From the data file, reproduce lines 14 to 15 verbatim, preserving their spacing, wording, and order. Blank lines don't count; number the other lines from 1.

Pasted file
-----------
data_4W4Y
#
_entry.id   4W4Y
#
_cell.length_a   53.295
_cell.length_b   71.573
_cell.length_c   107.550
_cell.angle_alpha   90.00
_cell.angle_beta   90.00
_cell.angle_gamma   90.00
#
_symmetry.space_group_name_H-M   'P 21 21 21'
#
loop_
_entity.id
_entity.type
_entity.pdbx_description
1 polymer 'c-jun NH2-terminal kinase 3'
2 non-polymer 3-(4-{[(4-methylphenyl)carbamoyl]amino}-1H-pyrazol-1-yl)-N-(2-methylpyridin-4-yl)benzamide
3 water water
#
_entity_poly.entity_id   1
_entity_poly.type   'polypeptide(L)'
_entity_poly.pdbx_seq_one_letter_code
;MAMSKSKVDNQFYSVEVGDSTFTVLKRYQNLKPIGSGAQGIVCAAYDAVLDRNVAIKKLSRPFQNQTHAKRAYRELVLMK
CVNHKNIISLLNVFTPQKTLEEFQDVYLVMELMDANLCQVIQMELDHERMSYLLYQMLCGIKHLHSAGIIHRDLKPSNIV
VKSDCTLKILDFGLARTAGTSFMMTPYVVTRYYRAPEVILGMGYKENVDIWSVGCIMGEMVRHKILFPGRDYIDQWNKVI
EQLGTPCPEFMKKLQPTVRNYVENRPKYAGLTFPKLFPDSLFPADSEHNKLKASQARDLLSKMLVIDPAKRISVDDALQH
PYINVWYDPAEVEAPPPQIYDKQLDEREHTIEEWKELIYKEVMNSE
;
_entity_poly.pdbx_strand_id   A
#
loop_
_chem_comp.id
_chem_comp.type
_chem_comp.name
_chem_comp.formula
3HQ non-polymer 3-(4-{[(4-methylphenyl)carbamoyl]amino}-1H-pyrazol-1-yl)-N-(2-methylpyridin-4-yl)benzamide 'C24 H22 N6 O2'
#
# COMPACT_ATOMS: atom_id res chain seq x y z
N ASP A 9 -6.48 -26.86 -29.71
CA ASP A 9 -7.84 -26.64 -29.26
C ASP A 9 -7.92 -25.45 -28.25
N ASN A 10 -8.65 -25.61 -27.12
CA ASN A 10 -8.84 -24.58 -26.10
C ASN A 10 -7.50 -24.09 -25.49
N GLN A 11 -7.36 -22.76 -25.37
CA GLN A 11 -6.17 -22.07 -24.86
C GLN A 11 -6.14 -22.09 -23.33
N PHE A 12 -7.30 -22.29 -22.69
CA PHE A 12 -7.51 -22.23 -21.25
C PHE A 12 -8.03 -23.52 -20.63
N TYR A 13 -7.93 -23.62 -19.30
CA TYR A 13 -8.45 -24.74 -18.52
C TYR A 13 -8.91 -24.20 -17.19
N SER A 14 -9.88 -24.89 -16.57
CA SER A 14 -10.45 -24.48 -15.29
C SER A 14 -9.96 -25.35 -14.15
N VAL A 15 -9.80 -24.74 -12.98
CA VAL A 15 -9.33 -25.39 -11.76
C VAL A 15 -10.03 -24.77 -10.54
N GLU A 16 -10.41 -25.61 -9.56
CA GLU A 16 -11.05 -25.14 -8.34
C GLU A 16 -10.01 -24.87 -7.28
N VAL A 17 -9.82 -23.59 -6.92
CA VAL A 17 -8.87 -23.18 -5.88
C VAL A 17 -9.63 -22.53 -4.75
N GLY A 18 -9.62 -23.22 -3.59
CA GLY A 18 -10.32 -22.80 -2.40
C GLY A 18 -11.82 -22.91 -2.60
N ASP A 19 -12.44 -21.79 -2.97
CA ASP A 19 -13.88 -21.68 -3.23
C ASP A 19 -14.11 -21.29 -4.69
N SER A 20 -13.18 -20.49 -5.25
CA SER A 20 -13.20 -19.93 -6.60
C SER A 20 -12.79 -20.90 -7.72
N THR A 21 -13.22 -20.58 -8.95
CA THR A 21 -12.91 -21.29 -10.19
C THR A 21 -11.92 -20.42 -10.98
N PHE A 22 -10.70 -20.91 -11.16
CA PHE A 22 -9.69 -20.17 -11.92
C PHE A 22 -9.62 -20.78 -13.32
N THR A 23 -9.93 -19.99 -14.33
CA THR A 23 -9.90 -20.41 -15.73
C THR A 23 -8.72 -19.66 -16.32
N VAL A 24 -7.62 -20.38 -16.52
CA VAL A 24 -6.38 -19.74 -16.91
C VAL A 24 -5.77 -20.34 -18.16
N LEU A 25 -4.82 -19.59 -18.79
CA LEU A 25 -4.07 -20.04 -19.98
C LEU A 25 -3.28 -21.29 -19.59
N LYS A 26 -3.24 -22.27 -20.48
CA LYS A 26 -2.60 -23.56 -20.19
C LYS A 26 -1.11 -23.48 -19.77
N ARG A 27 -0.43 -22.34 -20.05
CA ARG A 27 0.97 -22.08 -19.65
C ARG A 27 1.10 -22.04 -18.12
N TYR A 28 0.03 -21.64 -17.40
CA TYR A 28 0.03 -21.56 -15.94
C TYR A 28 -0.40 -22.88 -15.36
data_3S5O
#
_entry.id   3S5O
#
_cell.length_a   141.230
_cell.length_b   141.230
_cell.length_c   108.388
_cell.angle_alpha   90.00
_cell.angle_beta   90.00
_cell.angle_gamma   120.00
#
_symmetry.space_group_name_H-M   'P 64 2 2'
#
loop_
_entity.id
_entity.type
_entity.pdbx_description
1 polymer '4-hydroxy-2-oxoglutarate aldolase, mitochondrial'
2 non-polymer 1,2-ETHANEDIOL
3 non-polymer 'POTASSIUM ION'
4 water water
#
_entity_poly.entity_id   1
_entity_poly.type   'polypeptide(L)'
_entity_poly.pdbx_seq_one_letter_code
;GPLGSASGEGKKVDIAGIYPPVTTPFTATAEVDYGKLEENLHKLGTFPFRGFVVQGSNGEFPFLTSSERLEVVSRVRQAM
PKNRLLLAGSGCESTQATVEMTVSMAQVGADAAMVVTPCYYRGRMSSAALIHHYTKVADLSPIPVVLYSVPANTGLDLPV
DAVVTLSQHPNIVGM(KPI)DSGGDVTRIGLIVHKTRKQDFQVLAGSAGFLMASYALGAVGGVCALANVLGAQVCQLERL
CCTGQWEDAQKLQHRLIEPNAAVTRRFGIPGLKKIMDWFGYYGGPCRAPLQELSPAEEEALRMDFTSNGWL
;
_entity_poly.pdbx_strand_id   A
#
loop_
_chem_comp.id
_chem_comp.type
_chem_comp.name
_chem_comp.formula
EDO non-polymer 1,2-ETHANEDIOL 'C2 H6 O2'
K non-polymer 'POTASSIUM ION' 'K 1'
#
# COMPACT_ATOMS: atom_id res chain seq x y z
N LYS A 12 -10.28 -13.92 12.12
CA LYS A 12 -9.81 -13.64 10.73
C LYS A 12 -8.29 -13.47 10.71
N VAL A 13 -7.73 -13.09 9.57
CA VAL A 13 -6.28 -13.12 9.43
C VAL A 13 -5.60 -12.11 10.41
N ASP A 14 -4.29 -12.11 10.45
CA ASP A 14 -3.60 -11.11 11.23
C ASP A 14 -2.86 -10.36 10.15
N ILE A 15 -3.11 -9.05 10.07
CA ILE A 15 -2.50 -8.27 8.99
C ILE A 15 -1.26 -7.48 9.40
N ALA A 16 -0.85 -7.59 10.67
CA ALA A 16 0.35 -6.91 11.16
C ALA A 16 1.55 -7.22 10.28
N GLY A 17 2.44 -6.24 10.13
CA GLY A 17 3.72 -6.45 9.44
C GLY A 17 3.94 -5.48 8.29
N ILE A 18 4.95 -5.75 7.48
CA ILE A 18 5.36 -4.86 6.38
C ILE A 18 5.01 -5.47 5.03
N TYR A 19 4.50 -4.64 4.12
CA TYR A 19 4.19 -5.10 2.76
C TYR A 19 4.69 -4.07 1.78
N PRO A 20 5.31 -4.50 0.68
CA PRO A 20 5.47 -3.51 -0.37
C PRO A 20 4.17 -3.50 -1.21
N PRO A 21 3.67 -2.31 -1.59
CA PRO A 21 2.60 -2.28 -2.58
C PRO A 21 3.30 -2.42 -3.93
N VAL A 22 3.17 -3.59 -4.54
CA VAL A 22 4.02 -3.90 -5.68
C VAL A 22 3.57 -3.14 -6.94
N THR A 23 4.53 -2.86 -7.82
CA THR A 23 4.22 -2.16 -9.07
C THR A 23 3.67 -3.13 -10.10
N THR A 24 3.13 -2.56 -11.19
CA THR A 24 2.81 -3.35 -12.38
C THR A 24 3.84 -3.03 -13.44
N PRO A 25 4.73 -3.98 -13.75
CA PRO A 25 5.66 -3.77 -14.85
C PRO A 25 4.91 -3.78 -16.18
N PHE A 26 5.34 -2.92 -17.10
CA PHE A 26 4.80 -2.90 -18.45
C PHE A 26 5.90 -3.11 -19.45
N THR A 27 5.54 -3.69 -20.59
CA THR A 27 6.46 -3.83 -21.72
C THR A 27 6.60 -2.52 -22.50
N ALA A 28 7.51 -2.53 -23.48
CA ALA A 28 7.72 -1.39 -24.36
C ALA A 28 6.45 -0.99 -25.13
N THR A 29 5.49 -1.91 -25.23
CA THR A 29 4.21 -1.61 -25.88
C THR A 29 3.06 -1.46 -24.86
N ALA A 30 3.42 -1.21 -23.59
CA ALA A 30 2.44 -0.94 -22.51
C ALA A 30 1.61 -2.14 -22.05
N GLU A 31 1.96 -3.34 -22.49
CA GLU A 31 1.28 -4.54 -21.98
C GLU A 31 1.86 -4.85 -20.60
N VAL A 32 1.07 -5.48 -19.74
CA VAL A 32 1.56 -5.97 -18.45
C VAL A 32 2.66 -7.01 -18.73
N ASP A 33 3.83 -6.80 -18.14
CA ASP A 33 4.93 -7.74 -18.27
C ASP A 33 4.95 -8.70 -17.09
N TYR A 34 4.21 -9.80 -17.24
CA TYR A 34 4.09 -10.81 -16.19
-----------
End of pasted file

loop_
_entity.id